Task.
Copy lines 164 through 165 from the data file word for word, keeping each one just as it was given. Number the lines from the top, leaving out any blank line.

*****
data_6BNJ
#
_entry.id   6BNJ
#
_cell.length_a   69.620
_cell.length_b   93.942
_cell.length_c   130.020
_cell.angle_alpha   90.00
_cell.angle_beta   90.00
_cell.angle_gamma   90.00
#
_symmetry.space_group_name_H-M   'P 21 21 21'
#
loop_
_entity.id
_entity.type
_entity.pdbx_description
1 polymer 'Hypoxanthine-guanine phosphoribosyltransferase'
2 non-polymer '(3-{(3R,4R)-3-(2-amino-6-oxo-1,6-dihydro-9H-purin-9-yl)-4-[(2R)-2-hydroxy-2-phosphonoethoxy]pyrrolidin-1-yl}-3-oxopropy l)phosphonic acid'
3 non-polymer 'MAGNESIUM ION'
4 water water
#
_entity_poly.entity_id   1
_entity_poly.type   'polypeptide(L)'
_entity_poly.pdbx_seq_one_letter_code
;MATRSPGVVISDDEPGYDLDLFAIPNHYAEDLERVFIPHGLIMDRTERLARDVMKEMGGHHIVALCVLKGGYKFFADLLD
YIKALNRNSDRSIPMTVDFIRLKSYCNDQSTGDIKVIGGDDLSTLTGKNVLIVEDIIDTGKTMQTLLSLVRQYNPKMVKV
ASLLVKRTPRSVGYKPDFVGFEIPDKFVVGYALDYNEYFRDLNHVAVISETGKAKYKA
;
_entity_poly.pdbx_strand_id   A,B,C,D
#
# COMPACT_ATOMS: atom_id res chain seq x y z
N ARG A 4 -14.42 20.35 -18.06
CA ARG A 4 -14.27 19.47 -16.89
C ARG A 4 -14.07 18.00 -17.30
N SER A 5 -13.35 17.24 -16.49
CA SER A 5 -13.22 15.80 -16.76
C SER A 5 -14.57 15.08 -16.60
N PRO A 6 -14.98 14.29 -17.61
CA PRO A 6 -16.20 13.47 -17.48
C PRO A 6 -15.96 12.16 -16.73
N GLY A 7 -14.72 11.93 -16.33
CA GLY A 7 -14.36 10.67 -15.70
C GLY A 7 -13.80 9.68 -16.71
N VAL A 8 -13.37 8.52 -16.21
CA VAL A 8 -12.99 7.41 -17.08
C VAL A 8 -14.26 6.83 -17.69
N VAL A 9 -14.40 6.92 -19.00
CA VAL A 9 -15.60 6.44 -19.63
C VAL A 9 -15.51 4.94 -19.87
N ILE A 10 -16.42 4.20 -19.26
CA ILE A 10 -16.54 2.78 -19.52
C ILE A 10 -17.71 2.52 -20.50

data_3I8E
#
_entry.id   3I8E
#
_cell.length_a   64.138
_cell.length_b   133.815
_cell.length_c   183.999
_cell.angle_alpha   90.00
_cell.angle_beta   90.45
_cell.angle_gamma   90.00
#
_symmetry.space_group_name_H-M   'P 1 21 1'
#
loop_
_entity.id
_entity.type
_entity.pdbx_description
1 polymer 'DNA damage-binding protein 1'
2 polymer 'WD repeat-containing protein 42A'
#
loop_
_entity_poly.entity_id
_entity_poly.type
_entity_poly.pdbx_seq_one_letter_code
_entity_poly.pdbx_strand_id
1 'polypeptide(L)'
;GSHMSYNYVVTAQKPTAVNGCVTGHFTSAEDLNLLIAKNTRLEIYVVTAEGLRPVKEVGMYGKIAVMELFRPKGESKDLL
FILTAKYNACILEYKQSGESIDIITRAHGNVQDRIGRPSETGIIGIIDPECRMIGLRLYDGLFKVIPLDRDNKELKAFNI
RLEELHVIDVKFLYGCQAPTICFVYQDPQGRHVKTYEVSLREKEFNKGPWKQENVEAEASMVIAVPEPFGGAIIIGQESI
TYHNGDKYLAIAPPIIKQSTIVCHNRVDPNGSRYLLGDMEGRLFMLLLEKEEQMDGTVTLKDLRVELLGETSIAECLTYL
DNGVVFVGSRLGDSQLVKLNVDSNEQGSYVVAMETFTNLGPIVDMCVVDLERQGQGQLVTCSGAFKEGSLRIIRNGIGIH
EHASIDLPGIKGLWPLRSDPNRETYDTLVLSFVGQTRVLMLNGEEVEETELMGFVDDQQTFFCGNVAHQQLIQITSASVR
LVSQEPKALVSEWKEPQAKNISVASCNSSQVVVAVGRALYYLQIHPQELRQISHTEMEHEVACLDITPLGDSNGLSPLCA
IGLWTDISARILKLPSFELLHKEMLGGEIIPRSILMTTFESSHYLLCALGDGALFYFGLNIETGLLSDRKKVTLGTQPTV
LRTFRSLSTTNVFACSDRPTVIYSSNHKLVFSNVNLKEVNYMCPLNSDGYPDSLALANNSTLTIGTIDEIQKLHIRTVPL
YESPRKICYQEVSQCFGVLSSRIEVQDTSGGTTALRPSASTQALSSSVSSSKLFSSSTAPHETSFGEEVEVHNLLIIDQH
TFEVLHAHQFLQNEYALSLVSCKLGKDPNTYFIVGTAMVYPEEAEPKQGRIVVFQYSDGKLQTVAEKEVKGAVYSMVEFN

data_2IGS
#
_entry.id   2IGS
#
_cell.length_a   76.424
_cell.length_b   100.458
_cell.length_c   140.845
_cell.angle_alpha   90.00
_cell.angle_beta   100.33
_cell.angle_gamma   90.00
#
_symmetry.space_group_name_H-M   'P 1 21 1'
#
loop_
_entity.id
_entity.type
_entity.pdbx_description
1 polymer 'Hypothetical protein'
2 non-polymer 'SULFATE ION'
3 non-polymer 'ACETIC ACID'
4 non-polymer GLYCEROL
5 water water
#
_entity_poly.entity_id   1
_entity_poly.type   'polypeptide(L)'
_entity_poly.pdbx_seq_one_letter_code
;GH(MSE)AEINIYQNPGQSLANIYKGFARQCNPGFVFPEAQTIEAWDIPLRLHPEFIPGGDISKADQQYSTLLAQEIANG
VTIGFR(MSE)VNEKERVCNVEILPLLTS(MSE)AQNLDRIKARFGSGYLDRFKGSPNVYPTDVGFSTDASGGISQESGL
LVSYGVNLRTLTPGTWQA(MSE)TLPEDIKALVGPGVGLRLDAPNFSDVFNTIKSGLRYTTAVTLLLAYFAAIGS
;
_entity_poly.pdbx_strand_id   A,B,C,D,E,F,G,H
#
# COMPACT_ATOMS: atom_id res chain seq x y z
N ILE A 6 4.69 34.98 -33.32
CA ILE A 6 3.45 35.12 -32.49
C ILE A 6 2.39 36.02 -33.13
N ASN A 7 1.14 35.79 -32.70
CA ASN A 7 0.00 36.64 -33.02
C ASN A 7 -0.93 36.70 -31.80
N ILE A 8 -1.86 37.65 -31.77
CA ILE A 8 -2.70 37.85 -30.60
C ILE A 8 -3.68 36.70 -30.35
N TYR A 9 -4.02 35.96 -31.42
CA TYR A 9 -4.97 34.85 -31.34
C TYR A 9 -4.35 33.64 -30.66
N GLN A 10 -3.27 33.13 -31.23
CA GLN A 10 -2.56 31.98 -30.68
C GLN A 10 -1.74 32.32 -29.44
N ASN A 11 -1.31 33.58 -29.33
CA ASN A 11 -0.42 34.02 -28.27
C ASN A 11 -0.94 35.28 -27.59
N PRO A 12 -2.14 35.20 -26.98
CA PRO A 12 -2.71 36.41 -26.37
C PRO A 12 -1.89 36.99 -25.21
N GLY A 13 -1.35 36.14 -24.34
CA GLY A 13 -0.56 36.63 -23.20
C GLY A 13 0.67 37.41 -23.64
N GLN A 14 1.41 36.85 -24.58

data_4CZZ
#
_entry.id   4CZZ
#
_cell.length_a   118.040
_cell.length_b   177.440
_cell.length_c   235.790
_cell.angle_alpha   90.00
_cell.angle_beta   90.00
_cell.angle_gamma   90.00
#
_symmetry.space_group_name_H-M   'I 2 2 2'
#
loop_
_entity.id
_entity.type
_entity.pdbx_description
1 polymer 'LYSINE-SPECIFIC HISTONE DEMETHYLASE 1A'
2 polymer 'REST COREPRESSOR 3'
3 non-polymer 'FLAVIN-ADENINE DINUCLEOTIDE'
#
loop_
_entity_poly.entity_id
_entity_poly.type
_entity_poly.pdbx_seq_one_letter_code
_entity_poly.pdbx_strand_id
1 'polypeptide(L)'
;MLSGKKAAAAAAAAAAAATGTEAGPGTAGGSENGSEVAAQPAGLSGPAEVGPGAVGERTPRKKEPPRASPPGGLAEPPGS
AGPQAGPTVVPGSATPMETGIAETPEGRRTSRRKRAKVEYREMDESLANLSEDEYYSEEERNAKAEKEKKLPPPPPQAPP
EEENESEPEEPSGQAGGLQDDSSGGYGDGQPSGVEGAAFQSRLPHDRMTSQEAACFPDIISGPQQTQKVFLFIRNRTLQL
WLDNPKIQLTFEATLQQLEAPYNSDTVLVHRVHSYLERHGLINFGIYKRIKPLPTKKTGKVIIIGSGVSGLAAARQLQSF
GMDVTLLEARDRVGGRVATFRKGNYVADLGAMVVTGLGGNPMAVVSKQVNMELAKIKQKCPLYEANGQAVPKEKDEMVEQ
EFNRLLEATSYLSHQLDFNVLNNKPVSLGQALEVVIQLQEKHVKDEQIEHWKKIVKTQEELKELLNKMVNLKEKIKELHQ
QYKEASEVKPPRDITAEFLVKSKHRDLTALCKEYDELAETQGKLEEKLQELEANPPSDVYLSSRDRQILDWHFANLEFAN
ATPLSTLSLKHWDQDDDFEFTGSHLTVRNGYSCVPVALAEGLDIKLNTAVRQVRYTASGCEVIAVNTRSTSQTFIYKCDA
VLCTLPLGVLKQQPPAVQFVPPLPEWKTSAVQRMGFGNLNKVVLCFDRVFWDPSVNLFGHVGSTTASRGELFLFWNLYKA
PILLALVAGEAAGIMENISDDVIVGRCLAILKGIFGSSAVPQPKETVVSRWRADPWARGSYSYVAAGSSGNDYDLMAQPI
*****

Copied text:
_entity.type
_entity.pdbx_description